Long Night Single, Import
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Long Night is an exquisitely drifting, ever-unfolding work for three pianos, all of which are played by noted new music pianist Sarah Cahill. Kyle Gann is a highly regarded composer, author, and award-winning critic (prolifically penning over 2,000 articles for 40 publications) who has written about new music for the Village Voice since 1986. His own music, informed by the American experimental tradition, is complex, unusual, beautiful, and moving.
Tonight, I just missed it.
Instinct, I suppose.
Ah, and the cover, the fantastic cover... (Who said never judge a book by its cover? I do it ALL the time, with great results!)
After all these years, perhaps only now I am understanding the art of finding the right time to listen to a CD.
The time for Long Night was *now*.
Sarah Cahill is perfect: a diamond cutter. Just listen to her enchanting tone, fix the cover, fall in trance, meander, imagine.
Get this CD now and it will never leave you. Simply put: it is a miracle.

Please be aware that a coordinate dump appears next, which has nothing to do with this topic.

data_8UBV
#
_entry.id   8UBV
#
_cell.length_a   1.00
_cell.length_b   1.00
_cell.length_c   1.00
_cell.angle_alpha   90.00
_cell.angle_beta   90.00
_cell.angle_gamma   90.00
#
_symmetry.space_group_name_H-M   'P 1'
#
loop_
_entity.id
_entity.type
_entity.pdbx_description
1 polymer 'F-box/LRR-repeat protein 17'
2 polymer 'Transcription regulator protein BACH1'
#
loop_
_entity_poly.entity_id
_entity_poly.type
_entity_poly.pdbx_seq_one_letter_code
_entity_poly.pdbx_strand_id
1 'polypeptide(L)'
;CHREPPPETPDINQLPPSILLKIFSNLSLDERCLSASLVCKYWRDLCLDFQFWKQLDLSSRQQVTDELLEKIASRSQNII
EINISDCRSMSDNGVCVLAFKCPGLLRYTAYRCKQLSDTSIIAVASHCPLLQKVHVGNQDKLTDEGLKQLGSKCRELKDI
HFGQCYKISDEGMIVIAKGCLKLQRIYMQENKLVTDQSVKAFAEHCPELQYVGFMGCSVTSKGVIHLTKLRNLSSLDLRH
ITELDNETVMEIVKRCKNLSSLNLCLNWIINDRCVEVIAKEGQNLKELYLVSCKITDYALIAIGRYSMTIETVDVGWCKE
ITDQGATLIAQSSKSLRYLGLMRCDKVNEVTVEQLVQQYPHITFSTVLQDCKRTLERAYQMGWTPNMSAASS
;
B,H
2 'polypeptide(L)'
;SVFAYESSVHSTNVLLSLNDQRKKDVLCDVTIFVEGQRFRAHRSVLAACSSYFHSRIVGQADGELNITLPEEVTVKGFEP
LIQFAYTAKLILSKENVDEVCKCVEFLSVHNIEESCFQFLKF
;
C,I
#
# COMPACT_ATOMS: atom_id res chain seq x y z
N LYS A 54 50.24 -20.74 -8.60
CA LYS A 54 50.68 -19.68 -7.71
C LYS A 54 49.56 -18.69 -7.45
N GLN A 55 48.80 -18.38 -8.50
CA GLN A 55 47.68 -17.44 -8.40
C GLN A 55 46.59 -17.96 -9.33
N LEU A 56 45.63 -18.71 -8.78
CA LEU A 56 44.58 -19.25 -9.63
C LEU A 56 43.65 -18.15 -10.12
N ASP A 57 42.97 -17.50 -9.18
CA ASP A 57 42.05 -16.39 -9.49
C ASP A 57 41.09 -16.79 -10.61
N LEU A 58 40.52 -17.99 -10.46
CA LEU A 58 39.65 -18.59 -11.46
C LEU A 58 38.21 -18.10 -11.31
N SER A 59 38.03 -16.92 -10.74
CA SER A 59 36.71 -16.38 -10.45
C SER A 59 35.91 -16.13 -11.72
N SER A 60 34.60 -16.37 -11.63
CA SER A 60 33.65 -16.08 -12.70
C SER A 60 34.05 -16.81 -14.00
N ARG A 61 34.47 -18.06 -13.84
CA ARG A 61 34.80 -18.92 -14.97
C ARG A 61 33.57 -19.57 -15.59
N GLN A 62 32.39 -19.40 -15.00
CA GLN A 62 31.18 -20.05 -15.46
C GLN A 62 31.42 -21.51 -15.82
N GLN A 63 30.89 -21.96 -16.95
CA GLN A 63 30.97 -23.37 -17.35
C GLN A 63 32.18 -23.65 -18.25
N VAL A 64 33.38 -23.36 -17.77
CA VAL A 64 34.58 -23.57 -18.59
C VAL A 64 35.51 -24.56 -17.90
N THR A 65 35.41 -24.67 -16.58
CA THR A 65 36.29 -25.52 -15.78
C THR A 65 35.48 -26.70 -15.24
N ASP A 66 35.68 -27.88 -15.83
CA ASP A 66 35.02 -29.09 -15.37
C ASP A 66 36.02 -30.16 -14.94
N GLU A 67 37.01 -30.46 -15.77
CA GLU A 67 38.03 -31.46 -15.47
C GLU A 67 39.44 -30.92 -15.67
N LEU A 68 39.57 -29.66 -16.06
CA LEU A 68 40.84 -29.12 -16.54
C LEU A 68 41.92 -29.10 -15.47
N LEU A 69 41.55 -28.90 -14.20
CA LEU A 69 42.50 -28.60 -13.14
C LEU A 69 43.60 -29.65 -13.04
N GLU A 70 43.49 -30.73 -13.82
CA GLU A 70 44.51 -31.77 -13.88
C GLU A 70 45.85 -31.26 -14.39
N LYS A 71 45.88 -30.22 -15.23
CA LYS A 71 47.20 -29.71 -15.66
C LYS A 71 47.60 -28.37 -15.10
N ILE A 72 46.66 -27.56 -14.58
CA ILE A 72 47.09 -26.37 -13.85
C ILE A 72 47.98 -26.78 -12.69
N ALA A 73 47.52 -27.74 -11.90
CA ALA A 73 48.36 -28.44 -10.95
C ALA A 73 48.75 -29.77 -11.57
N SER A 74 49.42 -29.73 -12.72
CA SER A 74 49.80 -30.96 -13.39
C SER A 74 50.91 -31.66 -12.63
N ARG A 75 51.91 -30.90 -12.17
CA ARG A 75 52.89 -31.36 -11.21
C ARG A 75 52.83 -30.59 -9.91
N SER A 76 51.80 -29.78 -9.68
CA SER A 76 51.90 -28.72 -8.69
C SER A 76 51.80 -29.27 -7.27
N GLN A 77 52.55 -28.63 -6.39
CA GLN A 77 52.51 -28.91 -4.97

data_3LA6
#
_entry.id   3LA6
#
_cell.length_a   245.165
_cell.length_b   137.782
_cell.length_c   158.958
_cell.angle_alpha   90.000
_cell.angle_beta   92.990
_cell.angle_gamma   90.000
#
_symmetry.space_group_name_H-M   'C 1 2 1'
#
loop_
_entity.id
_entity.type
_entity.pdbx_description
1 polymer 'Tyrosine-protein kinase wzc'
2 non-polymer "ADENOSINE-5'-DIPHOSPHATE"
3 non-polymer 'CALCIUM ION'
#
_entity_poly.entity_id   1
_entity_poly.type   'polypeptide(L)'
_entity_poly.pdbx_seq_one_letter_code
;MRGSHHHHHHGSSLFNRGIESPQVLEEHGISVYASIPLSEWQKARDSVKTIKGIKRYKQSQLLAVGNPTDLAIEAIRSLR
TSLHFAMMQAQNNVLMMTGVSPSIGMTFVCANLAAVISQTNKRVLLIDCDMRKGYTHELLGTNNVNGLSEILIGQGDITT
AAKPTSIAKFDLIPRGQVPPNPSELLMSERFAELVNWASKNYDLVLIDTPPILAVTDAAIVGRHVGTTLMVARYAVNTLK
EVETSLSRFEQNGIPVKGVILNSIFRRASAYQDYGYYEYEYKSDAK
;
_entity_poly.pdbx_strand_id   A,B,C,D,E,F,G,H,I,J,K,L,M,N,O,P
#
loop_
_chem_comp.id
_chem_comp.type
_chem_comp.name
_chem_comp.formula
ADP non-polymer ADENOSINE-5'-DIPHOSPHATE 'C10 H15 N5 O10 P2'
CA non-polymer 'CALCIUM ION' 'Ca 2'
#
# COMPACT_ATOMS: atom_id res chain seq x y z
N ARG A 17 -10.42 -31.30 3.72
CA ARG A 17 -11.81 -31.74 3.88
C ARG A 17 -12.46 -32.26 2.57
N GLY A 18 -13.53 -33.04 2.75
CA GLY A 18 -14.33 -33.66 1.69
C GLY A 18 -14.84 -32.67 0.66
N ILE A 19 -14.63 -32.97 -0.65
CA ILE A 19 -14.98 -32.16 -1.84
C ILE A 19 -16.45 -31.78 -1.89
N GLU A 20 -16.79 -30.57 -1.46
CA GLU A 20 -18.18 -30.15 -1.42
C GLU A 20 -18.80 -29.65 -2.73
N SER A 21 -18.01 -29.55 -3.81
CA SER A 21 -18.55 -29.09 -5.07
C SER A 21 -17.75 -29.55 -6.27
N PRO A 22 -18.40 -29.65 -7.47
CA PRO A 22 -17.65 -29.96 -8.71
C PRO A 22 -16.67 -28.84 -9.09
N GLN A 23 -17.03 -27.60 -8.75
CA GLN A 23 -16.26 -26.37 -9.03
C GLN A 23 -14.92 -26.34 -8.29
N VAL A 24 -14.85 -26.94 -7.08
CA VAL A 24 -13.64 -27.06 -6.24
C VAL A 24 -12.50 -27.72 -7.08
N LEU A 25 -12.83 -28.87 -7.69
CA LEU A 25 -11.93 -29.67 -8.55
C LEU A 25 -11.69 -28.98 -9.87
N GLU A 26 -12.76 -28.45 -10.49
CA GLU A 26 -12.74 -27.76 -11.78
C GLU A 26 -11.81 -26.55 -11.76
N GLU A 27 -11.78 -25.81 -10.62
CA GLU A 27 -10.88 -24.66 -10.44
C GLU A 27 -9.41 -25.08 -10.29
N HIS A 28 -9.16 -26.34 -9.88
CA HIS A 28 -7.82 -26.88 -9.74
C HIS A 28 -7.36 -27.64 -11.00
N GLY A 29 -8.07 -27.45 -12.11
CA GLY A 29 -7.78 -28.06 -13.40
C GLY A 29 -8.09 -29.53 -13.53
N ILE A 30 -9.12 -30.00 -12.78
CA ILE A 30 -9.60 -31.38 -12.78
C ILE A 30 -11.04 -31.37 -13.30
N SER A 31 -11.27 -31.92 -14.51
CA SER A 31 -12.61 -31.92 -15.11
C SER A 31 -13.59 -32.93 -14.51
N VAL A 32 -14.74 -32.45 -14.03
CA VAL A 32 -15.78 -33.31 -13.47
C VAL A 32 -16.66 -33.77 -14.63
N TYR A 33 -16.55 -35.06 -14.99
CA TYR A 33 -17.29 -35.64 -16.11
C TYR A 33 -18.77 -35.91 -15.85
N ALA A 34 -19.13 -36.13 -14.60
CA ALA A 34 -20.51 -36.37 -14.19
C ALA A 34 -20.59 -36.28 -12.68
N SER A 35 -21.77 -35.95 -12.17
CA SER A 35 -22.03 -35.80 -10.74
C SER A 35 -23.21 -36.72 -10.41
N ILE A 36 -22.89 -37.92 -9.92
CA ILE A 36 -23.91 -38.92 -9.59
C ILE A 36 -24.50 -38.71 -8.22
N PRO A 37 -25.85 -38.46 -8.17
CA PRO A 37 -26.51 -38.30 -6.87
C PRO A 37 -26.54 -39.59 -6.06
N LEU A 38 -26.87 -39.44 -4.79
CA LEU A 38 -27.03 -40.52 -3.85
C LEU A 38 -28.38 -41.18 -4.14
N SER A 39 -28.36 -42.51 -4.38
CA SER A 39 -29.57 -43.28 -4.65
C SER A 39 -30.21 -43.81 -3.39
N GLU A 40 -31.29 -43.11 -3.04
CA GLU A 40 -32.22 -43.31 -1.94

Sarah Cahill plays very well, never making a harsh tone,never rendering a trumpet timbre, all flute-like and glockenspiel; nothing is dry, like walking in one of William Eggleston's elegant yet provincial downhome photos, rich greens and blues.Gann also saves the low basso regions for great places in the work,Melodies do emerge, or fragments of them, simple scales steps, evocative to an extent, but it goes away as quickly as it returns,the piece never really provlaims an image, merely an ambience, a "feel" I guess,like visiting a place, and the spiritual qualitieis that reside in a "place", as Lucy Lippard has told us; The piano timbre as well maintains itself within a shortened field of color, nothing is "harsh" or obtrusive here,thorny or questionable Gann's aesthetic strategy doesn't allow it; except for the on-going-ness of the work,the inevitable-ness that we keep going,not stopping that it never lets you leave its seduction its timbre.You really cannot experience here the three pianos, on a CD it all sounds like one single instrument.And I really don't think I would prefer this work LIVE anyway,it merely places itself inside you, and perhaps that is Gann's ultimate agenda, creates a music that clings to you,nothing you hate, or come to like, merely something there,as an old photo,we cannot throw away,it marks a place we love,so to with beautiful timbre, we cannot throw it away, even if it doesn't lead toward a string of orcherstral commission, this is far more important work anyway, discovering your voice within beauty.I think Adorno had he lived would have agreed with this, find a voice,do not follow the buzz' This is a very different kind of minimalism than say the late Feldman where there you still had rhythmic games/exergue at play, it was a way he found his voice in the current buzz of minimalisms,fashionable language of what Ernest Mandel referred to as the cultural products of "late capitalism" but again he(Feldman) found his voice there as well, bringing a different content/context to the ideology of the re-iterated event. Gann as well finds a place here, sometimes the piano timbre is too beautiful, well for me, I found myself having to clean house the more I listen like nothing can be out-of-place., or asymmetrical.You come away from the work haven't walked someplace.